For the Record: History of Tattooing in Chicago
Courtesy of Tattoo Archive: Today, we can say that Chicago is one of the great cities of the world, but Chicago was a late bloomer. It was still a wilderness roamed by Indians at a time when many other large cities were great centers of trade and industry. Less than one hundred years after it was founded Chicago joined these cities as one of the largest in the world. Chicago gets its name from the Miami-Illinois Indian word shikaakwa, which means “stinky onion.” This meaning came about because of the onions that grew along its river. The 1990 World Almanac lists Chicago as the third largest city in the United States, after New York City and Los Angeles, and the twenty-second largest in the world — all of this for a city that was not incorporated until 1832! In 1840 the population was 4,417, and by 1850 it had grown to 29,936! From there the city never looked back…
Professional tattooing first came to the United States by way of New York City in the mid 1800s, and probably not very many years later to Chicago. European immigrants brought their tattooing skills to the new world and set-up shop. The Archive has no record of who claims the honor of being Chicago’s first professional tattooist, but through the years many ar tists have called Chicago their home.
Looking over the list you can see that State Street was far and away the most popular location for tattoo shops. As the words of the song goes, “On State Street, that great street, I just wanna say, they do things they don’t do on Broadway.” This sound like a bit of a slam on New York City. The street that is now known as State runs north and south. It originally was an Indian trail and with some state funded improvements in the 1800s, it took on the name State Road. It was unpaved and was known to have mud so deep it could allegedly suck down a horse and buggy. This changed greatly in the late 1800s when businessmen like Potter Palmer invested millions in department stores and hotels on State Street.
Below is a partial list of artists and locations of shops in the Windy City:
Bielman, Joe – 752 North Dearborn St.
Chorley, Chuck – 500 South State St.
Collins, Jerry – 434 South State St. (This was Jerry’s shop just before his move to Hawaii.)
Deal, Square – 626 South State St. at Joe’s Barber Shop.
Farrell, Red – 442 South State St.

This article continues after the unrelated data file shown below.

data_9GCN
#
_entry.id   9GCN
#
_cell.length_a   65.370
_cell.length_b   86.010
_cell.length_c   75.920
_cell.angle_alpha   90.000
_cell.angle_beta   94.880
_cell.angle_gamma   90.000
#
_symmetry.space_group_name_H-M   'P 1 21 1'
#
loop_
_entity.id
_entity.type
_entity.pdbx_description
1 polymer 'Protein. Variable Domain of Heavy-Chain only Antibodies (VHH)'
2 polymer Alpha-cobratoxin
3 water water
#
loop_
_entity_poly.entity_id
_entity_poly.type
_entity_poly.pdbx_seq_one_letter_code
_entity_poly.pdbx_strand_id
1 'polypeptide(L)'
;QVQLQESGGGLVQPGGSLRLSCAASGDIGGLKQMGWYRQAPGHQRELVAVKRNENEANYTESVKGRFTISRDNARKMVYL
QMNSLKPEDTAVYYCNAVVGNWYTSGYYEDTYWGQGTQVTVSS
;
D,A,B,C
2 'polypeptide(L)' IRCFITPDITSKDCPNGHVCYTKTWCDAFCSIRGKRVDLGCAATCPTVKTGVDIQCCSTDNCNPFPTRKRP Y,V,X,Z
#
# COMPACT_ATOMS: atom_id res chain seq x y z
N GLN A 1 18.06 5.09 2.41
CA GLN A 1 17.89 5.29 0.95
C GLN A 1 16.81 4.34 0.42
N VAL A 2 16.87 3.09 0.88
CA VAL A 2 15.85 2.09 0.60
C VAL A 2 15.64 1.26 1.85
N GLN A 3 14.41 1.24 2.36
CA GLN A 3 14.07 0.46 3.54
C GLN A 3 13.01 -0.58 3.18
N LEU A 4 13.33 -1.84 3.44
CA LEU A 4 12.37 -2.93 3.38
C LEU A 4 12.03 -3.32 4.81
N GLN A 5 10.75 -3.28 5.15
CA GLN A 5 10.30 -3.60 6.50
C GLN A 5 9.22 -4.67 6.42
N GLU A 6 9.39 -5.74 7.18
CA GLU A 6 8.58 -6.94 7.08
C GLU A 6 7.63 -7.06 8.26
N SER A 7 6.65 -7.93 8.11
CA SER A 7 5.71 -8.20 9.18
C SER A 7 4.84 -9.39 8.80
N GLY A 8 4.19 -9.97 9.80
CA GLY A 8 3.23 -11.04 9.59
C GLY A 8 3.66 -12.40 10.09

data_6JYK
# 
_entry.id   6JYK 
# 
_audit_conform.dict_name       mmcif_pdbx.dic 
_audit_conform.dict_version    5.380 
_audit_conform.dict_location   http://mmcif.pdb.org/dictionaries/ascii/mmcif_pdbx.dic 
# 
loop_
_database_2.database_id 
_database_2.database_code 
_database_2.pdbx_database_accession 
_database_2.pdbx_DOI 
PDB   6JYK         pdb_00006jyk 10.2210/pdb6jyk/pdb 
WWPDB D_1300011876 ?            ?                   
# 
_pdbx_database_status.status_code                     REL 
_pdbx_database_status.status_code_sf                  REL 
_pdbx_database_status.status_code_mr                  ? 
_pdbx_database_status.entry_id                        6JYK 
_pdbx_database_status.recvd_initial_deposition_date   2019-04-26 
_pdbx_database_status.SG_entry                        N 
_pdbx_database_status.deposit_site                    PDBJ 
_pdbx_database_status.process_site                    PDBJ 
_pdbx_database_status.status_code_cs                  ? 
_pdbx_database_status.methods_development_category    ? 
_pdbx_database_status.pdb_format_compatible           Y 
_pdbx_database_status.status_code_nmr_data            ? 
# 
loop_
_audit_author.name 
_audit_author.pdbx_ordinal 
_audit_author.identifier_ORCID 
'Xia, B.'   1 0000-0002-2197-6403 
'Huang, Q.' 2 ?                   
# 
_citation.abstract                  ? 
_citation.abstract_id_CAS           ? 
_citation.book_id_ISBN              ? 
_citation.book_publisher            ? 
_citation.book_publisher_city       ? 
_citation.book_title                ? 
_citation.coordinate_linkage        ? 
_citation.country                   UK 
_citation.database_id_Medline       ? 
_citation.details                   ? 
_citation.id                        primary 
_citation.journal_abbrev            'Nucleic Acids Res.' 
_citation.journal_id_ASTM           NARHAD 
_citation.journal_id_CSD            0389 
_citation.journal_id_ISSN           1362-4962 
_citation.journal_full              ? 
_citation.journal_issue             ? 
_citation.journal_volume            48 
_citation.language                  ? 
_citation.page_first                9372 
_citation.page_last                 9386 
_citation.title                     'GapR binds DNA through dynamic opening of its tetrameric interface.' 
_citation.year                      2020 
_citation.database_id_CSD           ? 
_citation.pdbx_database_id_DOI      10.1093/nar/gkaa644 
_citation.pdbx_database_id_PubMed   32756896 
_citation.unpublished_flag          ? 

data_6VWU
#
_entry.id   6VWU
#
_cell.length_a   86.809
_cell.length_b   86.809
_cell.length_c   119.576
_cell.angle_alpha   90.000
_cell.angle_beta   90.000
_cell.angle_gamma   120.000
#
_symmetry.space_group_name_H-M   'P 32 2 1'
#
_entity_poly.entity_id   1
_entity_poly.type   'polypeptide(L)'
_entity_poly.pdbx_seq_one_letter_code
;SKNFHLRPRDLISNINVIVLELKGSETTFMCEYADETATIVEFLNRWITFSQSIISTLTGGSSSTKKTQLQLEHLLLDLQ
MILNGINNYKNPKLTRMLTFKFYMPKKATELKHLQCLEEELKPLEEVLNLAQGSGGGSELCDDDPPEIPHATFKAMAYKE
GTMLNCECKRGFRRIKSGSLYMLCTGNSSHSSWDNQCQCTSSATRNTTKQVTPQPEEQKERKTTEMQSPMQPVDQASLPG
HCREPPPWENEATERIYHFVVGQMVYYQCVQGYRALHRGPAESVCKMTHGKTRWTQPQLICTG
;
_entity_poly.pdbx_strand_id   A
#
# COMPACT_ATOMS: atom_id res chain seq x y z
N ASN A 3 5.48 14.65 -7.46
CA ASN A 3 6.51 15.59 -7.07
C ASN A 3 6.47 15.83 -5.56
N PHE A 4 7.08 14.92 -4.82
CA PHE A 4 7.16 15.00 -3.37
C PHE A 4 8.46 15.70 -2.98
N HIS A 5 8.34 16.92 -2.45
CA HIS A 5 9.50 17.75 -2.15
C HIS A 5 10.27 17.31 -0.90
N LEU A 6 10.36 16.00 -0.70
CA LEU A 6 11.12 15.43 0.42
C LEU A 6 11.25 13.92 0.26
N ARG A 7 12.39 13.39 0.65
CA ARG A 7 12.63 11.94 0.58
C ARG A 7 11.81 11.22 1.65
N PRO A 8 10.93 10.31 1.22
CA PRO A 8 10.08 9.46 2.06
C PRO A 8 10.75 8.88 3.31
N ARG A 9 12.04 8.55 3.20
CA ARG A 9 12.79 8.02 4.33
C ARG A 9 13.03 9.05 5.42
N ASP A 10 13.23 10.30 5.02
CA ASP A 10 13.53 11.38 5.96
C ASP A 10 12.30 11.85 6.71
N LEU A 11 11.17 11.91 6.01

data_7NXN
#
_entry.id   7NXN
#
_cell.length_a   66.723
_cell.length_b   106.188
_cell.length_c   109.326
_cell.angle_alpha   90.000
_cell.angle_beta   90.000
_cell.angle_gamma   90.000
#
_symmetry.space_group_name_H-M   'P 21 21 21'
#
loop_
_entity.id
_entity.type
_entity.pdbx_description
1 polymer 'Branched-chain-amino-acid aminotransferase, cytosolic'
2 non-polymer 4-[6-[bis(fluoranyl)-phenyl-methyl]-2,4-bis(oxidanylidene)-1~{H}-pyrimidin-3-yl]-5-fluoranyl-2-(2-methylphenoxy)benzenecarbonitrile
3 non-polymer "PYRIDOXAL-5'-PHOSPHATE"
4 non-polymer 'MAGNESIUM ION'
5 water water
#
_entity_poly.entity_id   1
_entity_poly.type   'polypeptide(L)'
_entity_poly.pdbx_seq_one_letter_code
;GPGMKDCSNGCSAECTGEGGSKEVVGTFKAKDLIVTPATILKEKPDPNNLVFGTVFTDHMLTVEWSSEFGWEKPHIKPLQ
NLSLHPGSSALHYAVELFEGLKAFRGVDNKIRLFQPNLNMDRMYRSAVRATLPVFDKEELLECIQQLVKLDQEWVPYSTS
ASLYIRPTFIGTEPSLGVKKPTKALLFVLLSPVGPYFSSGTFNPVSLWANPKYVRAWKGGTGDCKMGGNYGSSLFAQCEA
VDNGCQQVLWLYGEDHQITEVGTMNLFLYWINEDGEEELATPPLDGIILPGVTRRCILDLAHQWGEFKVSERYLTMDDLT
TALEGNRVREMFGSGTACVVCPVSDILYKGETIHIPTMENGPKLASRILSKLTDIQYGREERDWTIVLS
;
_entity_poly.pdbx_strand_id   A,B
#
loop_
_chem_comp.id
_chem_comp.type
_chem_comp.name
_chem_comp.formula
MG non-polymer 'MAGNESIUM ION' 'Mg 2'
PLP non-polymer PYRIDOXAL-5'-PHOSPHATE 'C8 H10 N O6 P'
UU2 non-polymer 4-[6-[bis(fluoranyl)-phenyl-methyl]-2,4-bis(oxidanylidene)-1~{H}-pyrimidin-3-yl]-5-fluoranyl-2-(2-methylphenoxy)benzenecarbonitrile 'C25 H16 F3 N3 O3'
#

Hansen, Paul – 620 and 669 South State St.
Hicks, Prof. – 288 South State St. (Hicks was also in the supply business.)
Jacobs, Kenneth – Location is unknown. (Jacobs later moved to the West Coast and became known as “Oakland Jake.”)
Johnstone, Ralph – 430 South State St. in the Hollywood Arcade, 414 and 600 South State St. and 13 West Harrison St.
(Johnstone worked with Tatts Thomas at all of these shops.)
Kasper, Jake – 462 South State St.
Kellet, Mickey – 434 and 638 South State St.
Killingsworth, Bill – 500 South State St.
Loulet, Michael – 500 South State St.
McFall, Buddy – 900 West Belmont
Moore, Bill – 430-436-653 and 651 South State St. (The Chicago Tattoo Supply House was at these locations.)
O’Conner, Mike – 430 South State St.
Pope, Jerry – 500 South State St.
Raven, Cliff – 900 West Belmont, later located in Los Angeles, San Francisco and Twenty-nine Palms, California.
Resinol, Ned – 414 South State St.
Schultz, Shorty – 434 South State St.
Smith, Mose – 534 South State St.
Soville, Earl – 508 South State St.
Sparrow, Phil – 655 South State St. and 1953 North Larrabee, later located in Oakland CA. (Sparrow’s book, Bad Boys and Tough
Tattoos is a remarkable account of the Chicago tattoo scene in the 1950s.)
Sutton, Ernie – 426 and 404 South State St.
Thomas, Tatts – 414-340-430-600-South State St. and 13 West Harrison St.
Webb, Randy – Sportland Arcade, South State St.
1-Discount card from Johnstone and Thomas’ State Street shop, c.1940s
2-Business card from Sailor Ned Resinol showing his move from Detroit to State Street, c.1950s
3-Bill Moore’s Chicago Tattoo Supply House logo, 1931, Rich Thomas Collection
4- Big Letter postcard from Chicago, c 1980s
5- Business card from Prof, Hicks, 288 State Street shop, 1900s, Gus Wagner Collection
6-Flash by Ralph Johnstone, 1950s, Bill Claydon Collection
7- Business card from Phil Sparrow’s, 655 State Street shop, 1960s
Tattoo Archive © 2011